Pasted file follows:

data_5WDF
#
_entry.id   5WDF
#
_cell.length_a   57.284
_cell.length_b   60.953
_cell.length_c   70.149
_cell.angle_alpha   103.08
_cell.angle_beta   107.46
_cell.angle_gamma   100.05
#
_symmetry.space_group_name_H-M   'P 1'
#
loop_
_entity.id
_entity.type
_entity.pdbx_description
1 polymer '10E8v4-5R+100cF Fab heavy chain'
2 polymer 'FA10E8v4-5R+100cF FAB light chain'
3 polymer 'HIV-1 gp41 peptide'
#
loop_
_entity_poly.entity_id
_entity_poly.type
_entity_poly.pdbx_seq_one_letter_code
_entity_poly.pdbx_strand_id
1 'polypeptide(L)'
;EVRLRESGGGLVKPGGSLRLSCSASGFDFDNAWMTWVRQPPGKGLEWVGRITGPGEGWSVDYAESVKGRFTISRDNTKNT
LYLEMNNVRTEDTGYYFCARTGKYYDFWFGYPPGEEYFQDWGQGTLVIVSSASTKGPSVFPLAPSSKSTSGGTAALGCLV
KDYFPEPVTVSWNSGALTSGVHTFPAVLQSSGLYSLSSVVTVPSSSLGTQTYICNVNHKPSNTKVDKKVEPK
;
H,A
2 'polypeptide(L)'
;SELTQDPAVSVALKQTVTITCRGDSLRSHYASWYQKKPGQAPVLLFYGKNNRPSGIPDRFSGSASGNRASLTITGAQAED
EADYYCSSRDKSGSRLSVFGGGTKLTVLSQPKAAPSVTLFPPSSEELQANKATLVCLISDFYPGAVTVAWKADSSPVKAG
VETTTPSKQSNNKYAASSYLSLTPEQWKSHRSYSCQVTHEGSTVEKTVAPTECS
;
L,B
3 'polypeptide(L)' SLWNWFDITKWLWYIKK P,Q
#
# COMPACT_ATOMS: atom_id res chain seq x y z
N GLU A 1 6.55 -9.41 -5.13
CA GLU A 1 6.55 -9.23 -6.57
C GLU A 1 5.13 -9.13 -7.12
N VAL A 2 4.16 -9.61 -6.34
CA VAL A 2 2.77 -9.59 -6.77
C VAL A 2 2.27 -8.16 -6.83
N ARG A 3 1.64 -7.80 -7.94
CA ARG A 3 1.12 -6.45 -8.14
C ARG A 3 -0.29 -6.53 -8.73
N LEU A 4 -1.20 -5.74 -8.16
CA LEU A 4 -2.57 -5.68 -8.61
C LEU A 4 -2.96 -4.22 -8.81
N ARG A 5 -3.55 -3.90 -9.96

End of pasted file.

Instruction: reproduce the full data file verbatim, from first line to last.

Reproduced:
data_5WDF
#
_entry.id   5WDF
#
_cell.length_a   57.284
_cell.length_b   60.953
_cell.length_c   70.149
_cell.angle_alpha   103.08
_cell.angle_beta   107.46
_cell.angle_gamma   100.05
#
_symmetry.space_group_name_H-M   'P 1'
#
loop_
_entity.id
_entity.type
_entity.pdbx_description
1 polymer '10E8v4-5R+100cF Fab heavy chain'
2 polymer 'FA10E8v4-5R+100cF FAB light chain'
3 polymer 'HIV-1 gp41 peptide'
#
loop_
_entity_poly.entity_id
_entity_poly.type
_entity_poly.pdbx_seq_one_letter_code
_entity_poly.pdbx_strand_id
1 'polypeptide(L)'
;EVRLRESGGGLVKPGGSLRLSCSASGFDFDNAWMTWVRQPPGKGLEWVGRITGPGEGWSVDYAESVKGRFTISRDNTKNT
LYLEMNNVRTEDTGYYFCARTGKYYDFWFGYPPGEEYFQDWGQGTLVIVSSASTKGPSVFPLAPSSKSTSGGTAALGCLV
KDYFPEPVTVSWNSGALTSGVHTFPAVLQSSGLYSLSSVVTVPSSSLGTQTYICNVNHKPSNTKVDKKVEPK
;
H,A
2 'polypeptide(L)'
;SELTQDPAVSVALKQTVTITCRGDSLRSHYASWYQKKPGQAPVLLFYGKNNRPSGIPDRFSGSASGNRASLTITGAQAED
EADYYCSSRDKSGSRLSVFGGGTKLTVLSQPKAAPSVTLFPPSSEELQANKATLVCLISDFYPGAVTVAWKADSSPVKAG
VETTTPSKQSNNKYAASSYLSLTPEQWKSHRSYSCQVTHEGSTVEKTVAPTECS
;
L,B
3 'polypeptide(L)' SLWNWFDITKWLWYIKK P,Q
#
# COMPACT_ATOMS: atom_id res chain seq x y z
N GLU A 1 6.55 -9.41 -5.13
CA GLU A 1 6.55 -9.23 -6.57
C GLU A 1 5.13 -9.13 -7.12
N VAL A 2 4.16 -9.61 -6.34
CA VAL A 2 2.77 -9.59 -6.77
C VAL A 2 2.27 -8.16 -6.83
N ARG A 3 1.64 -7.80 -7.94
CA ARG A 3 1.12 -6.45 -8.14
C ARG A 3 -0.29 -6.53 -8.73
N LEU A 4 -1.20 -5.74 -8.16
CA LEU A 4 -2.57 -5.68 -8.61
C LEU A 4 -2.96 -4.22 -8.81
N ARG A 5 -3.55 -3.90 -9.96